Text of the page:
Ideological & Systemic Implications of Google Meet

Yesterday, on April 29, 2020, Google made its premium videoconferencing service free for everyone (here). I think it is important to understand the relevance of this step in the context of our society and economy, looking into the deeper implications for how human agency will play out in the times to come.

Almost every human being on this earth explores and, interfaces with digital world using Google. In other words, Google is not only the people’s glasses or torch to look into, interact with, and interface with digital economy and everything related thereto, it is, in-fact, the people’s eyes for the purpose. To be honest, there is nothing much left in the real world that has not been digitalised or is not on the way to digitalisation. It is pertinent to mention that there are other search engines like Bing and Yahoo and DuckDuckGo. However those search engines are nowhere in real and substantial competition with Google.

Though the trend has always been there, during the COVID-19 lockdown it came to the forefront that social interaction ought to completely shift onto digital platforms. Person-to-person social interaction had already shifted to digital platforms when applications like WhatsApp, Facebook, WeChat, Telegram, and Viber came into the picture and scaled up exponentially. But recently it has been realised that the more formalistic dimensions of social interaction with huge economic connotations will also have to shift to virtual digital platforms.  It means every aspect of education, governance, and economy are the next in line, for you never know what will happen in the times to come that might require human beings to avoid the real physical world. 

Zoom became a very popular platform during the Covid-19 lockdown. However, there have been certain limitations do it – it is free only for the first 40 minutes and after that one has to pay. Though people have been using zoom for free, on a very large scale, for videoconferencing, it has not been able to achieve the scaling up effect the way Google Meet intends to and will. There are many reasons for the same.

Google already has way too much data pertaining to every aspect of internet and its users. It gives Google a very specific and unmatched competitive advantage over its competitors in the product market. Also, Google has sufficient resources at its disposal that it can deploy in order to achieve the scaling up effect at a very rapid rate. Furthermore, provision of Google Meet to everyone for free will allow it to leave behind its existing competitor(s) in very less time and more efficient way. 

Google claims that its videoconferencing tool is meant primarily for governments, schools and businesses. If you take a deeper look into these three sectors, you will realise that there is nothing beyond these. Google Meet will practically become the only platform on and through which governance and public administration will take place. In a way, it also implies that deliberations related to policy-making will shift to the platform. Not only that, it will also be the platform that will shape how businesses conceive, operate, and engage in economic transactions. The whole education system that is considered to be the source to meet the labour market requirements will be running on Google Meet in future. It means that the limitations and the strengths of Google Meet will decide how our education system is shaped in the future.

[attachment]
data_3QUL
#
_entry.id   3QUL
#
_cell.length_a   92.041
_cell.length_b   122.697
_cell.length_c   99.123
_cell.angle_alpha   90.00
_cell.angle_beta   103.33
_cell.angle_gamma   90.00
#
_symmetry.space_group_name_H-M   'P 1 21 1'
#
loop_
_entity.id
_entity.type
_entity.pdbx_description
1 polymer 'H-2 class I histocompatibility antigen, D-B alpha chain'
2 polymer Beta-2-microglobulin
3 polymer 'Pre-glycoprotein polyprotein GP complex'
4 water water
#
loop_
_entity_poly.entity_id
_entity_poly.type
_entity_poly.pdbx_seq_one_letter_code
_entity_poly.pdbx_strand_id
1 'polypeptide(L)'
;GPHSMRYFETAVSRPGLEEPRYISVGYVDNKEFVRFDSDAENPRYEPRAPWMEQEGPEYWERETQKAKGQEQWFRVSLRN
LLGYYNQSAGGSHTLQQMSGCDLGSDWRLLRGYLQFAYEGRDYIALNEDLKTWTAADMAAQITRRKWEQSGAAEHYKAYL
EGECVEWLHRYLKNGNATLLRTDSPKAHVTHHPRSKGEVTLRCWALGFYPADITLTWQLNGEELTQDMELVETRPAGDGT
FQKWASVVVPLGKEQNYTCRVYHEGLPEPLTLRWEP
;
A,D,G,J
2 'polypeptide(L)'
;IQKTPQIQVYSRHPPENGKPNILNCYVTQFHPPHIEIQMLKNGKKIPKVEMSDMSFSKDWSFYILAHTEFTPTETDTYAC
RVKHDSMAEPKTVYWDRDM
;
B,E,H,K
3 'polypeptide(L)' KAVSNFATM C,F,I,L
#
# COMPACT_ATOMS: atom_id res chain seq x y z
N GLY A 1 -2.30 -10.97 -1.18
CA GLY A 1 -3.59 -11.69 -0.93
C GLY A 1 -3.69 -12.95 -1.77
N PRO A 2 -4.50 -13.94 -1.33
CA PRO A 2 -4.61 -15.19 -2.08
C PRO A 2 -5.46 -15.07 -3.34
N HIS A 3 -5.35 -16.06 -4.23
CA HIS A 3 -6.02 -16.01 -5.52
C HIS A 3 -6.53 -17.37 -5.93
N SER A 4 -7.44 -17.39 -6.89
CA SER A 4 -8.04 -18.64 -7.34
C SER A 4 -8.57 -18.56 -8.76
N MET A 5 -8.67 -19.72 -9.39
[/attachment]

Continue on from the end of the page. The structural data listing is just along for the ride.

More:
I do not think that dynamics of our system and operation of our societal functions will return to the physical world the way it did exist before. The whole functioning of our society will have to shift to digital platform and Google Meet seems to be a very big, in fact the biggest, potential player in that regard. To be precise, Google Meet will mediate all social interactions that are not casual in a traditional way and afford concrete shape to the contours that define our socio-politico-economic and other institutions.

 Will anyone be able to compete with Google in establishing a platform that will allow governance, economy, social conditioning to take place on it? Seems highly unlikely. I think it is very foreseeable that every dimension of our society and that of human existence is gradually but not subtly being converged onto a single platform and until that platform assumes independent existence everything else will become subservient to the underlying ideology of those who control that platform. It will be very interesting to see how the future unfolds. Looking forward to it, in principle.

Paramjeet Singh Berwal

Paramjeet, a lawyer, an invited lecturer, and AI research and policy consultant, is the Director of the Institute for Artificial Intelligence and Technology Law at Sulkhan-Saba Orbeliani University, Georgia. He is a Global Panelist with MIT Technology Review. He is frequently invited to deliver talks and presentations on various topics pertaining to AI. His research includes how AI will influence human existence, especially in the context of economy, work, law, society and its institutions, business management, social behaviour and policy making. He may be contacted at

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